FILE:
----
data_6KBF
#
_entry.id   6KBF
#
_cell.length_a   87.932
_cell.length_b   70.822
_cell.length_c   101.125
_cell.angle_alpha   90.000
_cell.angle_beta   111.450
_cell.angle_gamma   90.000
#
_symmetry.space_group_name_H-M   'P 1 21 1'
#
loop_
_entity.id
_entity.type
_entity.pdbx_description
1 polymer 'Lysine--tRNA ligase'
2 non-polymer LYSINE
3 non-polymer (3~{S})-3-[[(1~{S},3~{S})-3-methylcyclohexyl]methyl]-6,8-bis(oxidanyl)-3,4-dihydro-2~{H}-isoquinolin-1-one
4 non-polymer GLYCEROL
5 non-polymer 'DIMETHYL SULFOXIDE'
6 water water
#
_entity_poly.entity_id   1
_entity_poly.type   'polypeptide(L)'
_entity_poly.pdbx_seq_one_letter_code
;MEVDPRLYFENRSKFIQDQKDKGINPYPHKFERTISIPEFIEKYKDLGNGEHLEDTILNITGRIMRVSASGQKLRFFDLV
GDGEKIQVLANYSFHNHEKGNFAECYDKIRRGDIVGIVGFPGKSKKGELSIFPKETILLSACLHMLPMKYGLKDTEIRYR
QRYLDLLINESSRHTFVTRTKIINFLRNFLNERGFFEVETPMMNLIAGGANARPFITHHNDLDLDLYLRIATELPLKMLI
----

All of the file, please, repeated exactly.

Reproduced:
data_6KBF
#
_entry.id   6KBF
#
_cell.length_a   87.932
_cell.length_b   70.822
_cell.length_c   101.125
_cell.angle_alpha   90.000
_cell.angle_beta   111.450
_cell.angle_gamma   90.000
#
_symmetry.space_group_name_H-M   'P 1 21 1'
#
loop_
_entity.id
_entity.type
_entity.pdbx_description
1 polymer 'Lysine--tRNA ligase'
2 non-polymer LYSINE
3 non-polymer (3~{S})-3-[[(1~{S},3~{S})-3-methylcyclohexyl]methyl]-6,8-bis(oxidanyl)-3,4-dihydro-2~{H}-isoquinolin-1-one
4 non-polymer GLYCEROL
5 non-polymer 'DIMETHYL SULFOXIDE'
6 water water
#
_entity_poly.entity_id   1
_entity_poly.type   'polypeptide(L)'
_entity_poly.pdbx_seq_one_letter_code
;MEVDPRLYFENRSKFIQDQKDKGINPYPHKFERTISIPEFIEKYKDLGNGEHLEDTILNITGRIMRVSASGQKLRFFDLV
GDGEKIQVLANYSFHNHEKGNFAECYDKIRRGDIVGIVGFPGKSKKGELSIFPKETILLSACLHMLPMKYGLKDTEIRYR
QRYLDLLINESSRHTFVTRTKIINFLRNFLNERGFFEVETPMMNLIAGGANARPFITHHNDLDLDLYLRIATELPLKMLI